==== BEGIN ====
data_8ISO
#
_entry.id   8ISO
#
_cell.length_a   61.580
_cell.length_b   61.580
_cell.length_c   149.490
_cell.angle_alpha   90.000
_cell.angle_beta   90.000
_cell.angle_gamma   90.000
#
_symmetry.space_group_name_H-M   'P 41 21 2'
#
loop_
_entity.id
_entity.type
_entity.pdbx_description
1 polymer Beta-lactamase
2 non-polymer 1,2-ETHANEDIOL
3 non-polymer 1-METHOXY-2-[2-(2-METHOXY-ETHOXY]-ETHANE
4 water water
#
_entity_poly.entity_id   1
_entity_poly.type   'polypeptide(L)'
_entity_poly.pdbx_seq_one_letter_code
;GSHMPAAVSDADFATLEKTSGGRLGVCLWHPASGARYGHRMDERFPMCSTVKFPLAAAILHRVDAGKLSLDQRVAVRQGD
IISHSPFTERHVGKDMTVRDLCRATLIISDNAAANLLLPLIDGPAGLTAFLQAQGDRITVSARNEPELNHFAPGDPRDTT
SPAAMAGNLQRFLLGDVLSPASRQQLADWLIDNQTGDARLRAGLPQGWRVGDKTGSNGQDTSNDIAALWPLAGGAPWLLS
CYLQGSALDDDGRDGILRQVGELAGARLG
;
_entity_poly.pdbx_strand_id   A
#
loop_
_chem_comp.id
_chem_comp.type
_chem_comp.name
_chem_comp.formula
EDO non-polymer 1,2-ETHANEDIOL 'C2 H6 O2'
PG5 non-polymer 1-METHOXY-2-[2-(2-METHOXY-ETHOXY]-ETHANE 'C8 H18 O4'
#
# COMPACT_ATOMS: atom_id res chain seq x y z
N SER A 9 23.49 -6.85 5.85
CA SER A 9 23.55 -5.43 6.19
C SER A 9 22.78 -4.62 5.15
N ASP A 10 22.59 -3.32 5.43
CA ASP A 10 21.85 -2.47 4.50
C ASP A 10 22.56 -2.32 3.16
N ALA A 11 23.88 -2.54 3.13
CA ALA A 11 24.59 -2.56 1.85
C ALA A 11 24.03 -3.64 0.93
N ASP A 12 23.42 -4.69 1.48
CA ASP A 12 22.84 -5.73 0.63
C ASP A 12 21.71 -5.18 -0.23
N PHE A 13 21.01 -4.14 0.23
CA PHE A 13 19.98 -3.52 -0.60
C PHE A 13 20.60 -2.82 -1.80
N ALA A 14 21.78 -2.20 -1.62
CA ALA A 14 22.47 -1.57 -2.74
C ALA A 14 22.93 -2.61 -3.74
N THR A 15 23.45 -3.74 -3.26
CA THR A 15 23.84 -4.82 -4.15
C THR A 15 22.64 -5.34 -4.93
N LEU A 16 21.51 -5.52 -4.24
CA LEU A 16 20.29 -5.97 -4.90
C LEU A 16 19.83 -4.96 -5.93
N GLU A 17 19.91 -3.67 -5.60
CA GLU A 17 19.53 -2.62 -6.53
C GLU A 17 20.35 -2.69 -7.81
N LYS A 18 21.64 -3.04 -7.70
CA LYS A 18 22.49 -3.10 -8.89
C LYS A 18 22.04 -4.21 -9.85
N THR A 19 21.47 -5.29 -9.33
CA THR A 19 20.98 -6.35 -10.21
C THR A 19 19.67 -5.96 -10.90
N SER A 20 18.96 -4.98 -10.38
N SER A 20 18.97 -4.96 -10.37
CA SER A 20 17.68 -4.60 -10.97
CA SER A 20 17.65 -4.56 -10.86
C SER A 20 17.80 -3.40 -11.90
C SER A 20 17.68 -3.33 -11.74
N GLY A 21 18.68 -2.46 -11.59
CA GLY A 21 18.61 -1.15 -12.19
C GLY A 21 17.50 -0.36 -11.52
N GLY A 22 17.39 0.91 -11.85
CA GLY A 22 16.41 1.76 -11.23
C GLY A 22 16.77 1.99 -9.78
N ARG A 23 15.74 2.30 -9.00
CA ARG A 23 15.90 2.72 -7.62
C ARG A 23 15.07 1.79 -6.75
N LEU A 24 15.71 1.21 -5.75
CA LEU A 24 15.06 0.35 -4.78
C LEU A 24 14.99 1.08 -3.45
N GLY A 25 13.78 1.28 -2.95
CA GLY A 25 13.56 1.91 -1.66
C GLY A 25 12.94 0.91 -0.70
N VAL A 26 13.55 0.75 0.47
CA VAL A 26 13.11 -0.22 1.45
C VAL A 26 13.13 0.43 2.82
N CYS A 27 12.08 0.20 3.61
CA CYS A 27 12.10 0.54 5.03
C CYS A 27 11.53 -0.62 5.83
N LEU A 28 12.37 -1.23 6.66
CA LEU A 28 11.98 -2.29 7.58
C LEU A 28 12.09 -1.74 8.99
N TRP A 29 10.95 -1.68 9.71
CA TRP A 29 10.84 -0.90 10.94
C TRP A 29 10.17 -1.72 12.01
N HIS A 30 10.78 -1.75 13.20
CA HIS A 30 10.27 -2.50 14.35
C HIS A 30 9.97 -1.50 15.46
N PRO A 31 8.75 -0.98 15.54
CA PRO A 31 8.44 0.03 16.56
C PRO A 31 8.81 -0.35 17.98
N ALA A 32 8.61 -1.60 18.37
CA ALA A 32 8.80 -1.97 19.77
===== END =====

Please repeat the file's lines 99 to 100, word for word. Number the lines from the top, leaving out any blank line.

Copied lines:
N CYS A 27 12.08 0.20 3.61
CA CYS A 27 12.10 0.54 5.03